New Campus Kitchen will bring hunger relief to Pitt County
During a tour of Campus Kitchen's new home at Todd Dining Hall, Kim Caudle explains how the project will cut food waste and address hunger. ECU News Services photo by Cliff Hollis
(Feb. 24, 2010)
East Carolina University this week became the first college in the UNC system to open a Campus Kitchen, a project that will bring student-powered hunger relief to Pitt County.
ECU’s Volunteer and Service-Learning Center and Aramark opened the kitchen on Feb. 24 at Todd Dining Hall. Using surplus food from campus dining halls, student volunteers will prepare and deliver nutritious meals to those in need through partnerships with Ronald McDonald House and the Little Willie Center.
“I believe that when we feed the hungry in our community, especially children, we not only strengthen their bodies but their minds,” said Sarah Schach, a member of Campus Kitchen’s ECU leadership team.
Initially, CKECU will package and deliver meals at least once per week. Each meal will consist of a protein, vegetable, starch and dessert. Meals are planned by a Serv-Safe certified student leadership team under the supervision of the VSLC and Aramark, and delivered to adults and children at partnering locations at no cost.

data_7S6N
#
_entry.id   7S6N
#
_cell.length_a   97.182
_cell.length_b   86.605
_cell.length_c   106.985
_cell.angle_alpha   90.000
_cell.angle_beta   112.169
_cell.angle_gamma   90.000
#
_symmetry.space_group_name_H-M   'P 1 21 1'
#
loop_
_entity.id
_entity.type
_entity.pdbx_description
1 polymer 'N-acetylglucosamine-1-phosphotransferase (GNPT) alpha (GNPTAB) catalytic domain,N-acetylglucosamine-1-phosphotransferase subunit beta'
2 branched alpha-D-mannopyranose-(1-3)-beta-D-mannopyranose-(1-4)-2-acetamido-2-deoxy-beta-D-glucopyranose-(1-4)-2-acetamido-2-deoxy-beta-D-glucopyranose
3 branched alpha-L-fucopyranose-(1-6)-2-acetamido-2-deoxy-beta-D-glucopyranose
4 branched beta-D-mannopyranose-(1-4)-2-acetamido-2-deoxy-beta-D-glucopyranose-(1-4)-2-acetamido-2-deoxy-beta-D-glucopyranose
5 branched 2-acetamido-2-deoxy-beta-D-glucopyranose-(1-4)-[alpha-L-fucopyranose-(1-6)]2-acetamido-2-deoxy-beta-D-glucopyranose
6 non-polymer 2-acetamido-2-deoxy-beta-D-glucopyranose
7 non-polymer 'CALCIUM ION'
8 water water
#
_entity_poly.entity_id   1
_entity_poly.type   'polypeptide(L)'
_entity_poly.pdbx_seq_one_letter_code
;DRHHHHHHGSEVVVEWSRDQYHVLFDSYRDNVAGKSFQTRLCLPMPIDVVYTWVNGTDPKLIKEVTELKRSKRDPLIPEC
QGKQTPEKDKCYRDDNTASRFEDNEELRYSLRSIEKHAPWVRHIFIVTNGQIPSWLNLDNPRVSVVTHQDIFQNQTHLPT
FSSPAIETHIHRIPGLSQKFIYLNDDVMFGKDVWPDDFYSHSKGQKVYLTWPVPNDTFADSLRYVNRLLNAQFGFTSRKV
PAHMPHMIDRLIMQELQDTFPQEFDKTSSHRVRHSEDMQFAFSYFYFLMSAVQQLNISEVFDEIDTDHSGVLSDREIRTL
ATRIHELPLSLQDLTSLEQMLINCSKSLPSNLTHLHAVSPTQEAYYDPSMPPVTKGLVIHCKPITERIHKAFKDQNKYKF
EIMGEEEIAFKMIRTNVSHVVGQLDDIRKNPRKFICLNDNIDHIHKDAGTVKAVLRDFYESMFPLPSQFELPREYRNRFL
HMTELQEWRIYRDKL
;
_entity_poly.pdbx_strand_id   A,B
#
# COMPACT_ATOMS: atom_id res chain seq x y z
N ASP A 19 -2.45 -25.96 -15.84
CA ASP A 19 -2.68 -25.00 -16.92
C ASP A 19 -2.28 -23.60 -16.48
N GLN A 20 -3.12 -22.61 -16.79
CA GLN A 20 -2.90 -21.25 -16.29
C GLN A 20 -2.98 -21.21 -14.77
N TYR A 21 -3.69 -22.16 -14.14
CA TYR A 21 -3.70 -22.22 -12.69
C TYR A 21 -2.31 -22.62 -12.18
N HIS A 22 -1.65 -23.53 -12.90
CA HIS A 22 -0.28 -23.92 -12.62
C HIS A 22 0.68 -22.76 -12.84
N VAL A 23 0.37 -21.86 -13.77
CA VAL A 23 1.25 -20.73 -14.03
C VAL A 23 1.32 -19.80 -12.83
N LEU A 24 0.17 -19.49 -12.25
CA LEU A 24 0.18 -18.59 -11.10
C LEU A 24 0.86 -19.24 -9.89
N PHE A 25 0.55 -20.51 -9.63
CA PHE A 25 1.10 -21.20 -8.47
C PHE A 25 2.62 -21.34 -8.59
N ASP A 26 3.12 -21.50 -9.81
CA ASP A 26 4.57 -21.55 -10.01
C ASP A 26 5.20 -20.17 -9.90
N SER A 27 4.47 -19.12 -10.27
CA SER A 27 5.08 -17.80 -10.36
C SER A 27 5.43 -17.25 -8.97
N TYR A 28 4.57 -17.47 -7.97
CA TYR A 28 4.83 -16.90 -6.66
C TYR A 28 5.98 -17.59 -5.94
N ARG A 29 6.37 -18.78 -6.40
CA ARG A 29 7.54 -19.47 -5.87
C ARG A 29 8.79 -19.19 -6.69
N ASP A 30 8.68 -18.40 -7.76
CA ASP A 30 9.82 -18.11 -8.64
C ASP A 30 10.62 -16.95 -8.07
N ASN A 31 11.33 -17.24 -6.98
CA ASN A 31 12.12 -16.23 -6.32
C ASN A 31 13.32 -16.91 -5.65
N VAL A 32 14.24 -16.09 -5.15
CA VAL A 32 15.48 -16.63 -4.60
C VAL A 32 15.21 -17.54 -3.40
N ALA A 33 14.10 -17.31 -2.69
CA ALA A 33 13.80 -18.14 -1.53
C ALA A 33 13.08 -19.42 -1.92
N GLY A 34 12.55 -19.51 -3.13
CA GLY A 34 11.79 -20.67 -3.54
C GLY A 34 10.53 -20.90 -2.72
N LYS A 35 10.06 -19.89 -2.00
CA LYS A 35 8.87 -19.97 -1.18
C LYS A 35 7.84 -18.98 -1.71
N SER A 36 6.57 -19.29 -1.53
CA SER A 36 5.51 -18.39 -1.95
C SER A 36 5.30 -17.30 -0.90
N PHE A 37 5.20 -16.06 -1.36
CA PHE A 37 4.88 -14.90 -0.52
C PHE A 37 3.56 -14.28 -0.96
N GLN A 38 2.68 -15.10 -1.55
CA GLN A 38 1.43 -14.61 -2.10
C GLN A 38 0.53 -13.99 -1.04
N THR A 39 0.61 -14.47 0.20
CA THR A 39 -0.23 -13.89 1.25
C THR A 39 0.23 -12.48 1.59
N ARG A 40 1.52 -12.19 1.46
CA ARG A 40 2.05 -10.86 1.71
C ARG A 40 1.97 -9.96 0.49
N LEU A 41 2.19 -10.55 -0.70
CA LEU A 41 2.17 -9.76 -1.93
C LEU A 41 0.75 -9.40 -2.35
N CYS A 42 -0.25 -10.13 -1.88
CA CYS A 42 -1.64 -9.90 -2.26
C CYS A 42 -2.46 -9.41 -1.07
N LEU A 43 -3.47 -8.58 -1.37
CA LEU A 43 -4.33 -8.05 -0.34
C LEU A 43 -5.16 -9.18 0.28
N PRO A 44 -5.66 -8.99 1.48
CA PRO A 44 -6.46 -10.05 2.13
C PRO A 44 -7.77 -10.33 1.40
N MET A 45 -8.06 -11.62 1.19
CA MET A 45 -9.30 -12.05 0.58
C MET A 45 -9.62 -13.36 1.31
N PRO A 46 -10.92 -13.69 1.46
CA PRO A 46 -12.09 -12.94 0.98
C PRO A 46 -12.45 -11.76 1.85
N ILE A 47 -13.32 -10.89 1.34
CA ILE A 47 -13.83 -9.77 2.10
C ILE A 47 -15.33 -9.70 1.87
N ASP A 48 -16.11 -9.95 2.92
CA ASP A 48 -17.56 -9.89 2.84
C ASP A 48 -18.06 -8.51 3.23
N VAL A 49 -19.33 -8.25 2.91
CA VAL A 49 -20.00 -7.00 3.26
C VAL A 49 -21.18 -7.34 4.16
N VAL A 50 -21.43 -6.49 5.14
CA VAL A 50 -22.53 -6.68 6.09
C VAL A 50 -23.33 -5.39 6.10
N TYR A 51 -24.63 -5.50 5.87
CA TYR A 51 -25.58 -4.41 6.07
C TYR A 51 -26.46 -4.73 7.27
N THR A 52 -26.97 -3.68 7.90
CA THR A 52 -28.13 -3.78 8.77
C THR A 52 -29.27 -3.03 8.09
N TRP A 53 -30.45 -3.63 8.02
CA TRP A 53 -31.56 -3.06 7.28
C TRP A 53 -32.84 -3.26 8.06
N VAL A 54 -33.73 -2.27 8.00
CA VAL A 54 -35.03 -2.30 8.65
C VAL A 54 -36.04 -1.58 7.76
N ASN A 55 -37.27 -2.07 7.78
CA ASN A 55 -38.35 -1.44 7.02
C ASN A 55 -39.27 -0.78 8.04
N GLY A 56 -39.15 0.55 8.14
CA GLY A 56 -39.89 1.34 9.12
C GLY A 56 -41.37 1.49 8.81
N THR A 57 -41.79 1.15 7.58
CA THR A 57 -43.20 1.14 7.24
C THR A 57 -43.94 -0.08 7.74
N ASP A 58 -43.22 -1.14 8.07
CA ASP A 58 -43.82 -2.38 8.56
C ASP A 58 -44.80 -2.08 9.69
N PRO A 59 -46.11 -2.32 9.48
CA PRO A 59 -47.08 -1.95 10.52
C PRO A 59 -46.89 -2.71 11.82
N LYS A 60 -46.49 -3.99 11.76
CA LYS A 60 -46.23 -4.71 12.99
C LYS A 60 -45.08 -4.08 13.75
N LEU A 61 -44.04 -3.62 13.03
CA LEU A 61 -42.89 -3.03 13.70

Mike Lysaght, resident district manager for Aramark, said the company welcomed the partnership. “The big question I get asked all the time is, ‘What do you do with all that leftover food?’ I finally have an answer,” he said.
CKECU joins a national network of 20 other colleges and universities and one high school to fight hunger. "After a great deal of anticipation, I am very excited to see the Campus Kitchen become a reality here at ECU. The opportunities for students and community partners to be involved in this project are countless," said Kelly Pippin, CKECU leadership team member.
The students became involved through the VSLC. More than 11,000 students are registered at the VSLC, and students performed more than 161,700 hours of community service last year.
A study released this month by the Food Bank of Central & Eastern North Carolina and Feeding America, the nation’s largest domestic hunger-relief organization, found that more than 545,000 people receive emergency food each year through the FBCENC and its network of agencies. Twenty-nine percent are children.
To learn more about the Campus Kitchens Project, visit www.campuskitchens.org.